MRI’s are an amazing technological advancement that will literally show you everything that is going on in your spine.  But what we now know from research is that all those findings on an MRI rarely correlate with what’s actually causing your pain. One notable study was the Lancet series – three published papers that investigated how MRI findings related to the treatment of back pain.  Martin Underwood, MD, co-author of the Lancet series, and professor at Warwick Medical School, is quoted in The Guardian saying: “If you get into the business of treating disc degeneration because it has shown up on an MRI, the likelihood is that, in most of those people, it is not contributing to their back pain.”

Let me explain.

When it comes to neck and back problems, what most people don’t realize is that 70-80% of all spine and musculoskeletal problems are what we call “mechanical” in nature.  That means that your problem has to do with the way you move, bad postural habits learned over the years, or muscular and joint imbalances like weakness and poor flexibility. Many of these mechanical “wear and tear” problems don’t show up until your 40’s, 50’s or 60’s – which coincidentally is also the time that things like disc degeneration show up on an MRI. Disc degeneration and arthritis are normal parts of aging, but they often get blamed for problems they don’t actually cause. The best way to figure out a movement problem is with… well… movement! Not an MRI.

But how do you know that it’s a mechanical problem and not something more serious?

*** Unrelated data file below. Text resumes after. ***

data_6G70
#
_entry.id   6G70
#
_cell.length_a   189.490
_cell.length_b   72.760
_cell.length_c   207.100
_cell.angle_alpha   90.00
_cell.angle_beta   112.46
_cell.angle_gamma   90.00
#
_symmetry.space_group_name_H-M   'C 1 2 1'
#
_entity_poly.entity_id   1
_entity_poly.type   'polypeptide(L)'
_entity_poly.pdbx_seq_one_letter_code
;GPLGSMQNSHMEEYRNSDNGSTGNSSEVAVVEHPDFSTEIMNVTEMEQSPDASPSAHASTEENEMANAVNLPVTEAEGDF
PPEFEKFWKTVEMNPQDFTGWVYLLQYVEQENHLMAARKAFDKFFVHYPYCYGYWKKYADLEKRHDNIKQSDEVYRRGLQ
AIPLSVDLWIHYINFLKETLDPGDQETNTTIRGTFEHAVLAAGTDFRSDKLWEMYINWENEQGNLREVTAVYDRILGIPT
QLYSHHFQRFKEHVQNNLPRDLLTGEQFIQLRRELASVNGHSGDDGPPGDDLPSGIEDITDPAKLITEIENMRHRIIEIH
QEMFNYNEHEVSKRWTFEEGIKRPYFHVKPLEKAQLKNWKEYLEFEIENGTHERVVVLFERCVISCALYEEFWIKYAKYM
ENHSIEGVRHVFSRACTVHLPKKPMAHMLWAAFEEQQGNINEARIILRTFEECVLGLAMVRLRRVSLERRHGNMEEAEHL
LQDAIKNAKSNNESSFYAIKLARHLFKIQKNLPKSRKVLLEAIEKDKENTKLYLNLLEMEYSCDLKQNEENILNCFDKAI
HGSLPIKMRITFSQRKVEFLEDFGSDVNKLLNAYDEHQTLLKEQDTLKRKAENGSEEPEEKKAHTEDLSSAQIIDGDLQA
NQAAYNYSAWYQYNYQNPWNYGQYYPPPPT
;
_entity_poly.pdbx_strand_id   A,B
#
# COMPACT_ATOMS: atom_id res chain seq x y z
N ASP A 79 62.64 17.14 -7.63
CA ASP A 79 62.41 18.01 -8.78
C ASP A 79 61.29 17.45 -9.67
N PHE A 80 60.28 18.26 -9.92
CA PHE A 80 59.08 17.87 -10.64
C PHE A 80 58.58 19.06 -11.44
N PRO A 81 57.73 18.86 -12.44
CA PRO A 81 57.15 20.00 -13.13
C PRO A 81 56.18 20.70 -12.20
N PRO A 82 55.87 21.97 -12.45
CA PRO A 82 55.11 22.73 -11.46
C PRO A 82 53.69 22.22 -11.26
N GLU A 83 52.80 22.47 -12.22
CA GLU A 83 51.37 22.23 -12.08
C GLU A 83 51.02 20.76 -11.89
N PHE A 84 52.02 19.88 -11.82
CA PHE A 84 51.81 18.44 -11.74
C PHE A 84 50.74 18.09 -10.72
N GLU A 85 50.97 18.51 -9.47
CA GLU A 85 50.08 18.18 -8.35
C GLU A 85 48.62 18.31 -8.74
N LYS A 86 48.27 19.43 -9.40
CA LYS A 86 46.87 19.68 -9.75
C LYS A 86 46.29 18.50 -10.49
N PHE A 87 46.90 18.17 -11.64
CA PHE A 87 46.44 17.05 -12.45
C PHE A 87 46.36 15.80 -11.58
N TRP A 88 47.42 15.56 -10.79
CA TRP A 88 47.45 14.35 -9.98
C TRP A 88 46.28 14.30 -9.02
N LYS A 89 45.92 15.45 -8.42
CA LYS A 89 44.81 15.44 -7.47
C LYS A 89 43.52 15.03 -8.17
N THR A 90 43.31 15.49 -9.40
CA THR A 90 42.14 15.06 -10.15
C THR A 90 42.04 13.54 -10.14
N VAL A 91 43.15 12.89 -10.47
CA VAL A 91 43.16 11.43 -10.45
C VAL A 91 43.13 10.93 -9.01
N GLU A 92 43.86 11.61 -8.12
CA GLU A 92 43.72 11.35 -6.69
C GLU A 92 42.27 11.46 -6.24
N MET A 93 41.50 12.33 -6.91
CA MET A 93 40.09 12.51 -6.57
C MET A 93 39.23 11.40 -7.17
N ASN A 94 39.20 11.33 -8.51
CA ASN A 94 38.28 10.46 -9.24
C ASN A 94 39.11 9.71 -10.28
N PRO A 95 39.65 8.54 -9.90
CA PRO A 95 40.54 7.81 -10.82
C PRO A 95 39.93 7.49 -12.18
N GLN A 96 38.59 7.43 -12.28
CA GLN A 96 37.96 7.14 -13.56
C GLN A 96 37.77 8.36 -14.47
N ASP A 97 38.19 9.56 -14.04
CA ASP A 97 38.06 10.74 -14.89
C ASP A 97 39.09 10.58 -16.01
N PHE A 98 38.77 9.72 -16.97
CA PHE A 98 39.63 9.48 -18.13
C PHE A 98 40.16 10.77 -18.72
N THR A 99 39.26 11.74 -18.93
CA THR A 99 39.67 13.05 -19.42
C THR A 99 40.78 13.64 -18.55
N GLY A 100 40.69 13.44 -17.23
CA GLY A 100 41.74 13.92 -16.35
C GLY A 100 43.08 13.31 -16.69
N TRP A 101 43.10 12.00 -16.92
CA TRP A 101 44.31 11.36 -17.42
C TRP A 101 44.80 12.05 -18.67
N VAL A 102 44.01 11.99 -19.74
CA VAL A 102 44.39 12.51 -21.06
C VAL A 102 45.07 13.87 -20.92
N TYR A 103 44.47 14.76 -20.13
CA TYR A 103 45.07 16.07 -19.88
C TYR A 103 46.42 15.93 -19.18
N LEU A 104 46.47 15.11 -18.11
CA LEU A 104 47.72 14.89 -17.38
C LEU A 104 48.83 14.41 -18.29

The easiest way to find out is to ask a physical therapist who specializes in the spine, and specifically in mechanical neck and back pain.  But one sign you can easily recognize on your own is to take note of how your pain behaves. Does your pain come and go? Do you have good days and bad days? Can you change positions and influence your pain? When your pain is variable, it’s the best sign that your neck or back problem is “mechanical” in nature and due to a movement dysfunction. And that also means you don’t need surgery or any kind of procedure to fix it! In fact, a procedure or surgery could leave you feeling worse off than before.

So what’s the big deal about getting an MRI?  Isn’t it good just to be extra-cautious?

In theory – yes.  But here’s what actually happens.  MRI’s are super powerful and amazing tools.  Because of this, they see everything – including normal age-related changes like I mentioned just a moment ago. They also pick up things like bulging discs.

Research has also shown that around 60-70% of the population walk around with bulging discs and have no symptoms. Why?

Because a bulging disc only gives you trouble if you are moving or positioning yourself in an unbalanced way.

If an MRI picks this up, the news is often more devastating than it needs to be and the typical advice is to get an injection or surgery.  Neither of these procedures will fix your movement problem. And what typically happens is the bulge comes back, or appears somewhere else. This is why being “extra-cautious”, and over-prescribing MRI’s when it comes to back and neck pain, is not a good idea. The outcome is usually that people end up dealing with invasive procedures and surgeries they didn’t even need.  

If you’ve had a bad accident, fall, or trauma – then an MRI is a good idea.  But if you are dealing with chronic, long-standing aches and pains that have come and gone over the years and have recently gotten worse – there is a 70-80% chance that it is a movement problem that has finally caught up to you.  It’s best to see a movement expert for this. We know how to tell if the issue is something more serious. We can also send you to a doctor right away if necessary. But when you automatically assume that you need an MRI first, you end up spending a lot of money (the average cost of an MRI is $150,000, and you have to pay a portion of this), and the likelihood of getting prescribed an unnecessary surgery or procedure is much higher.

If this story sounds all too familiar, or you’ve been told that you must get an MRI for your neck or back problem – feel free to reach out to us and we can help you sort through fact vs fiction.  You could also come to our next “Ask the PT Night” on October 23rd and ask your questions then!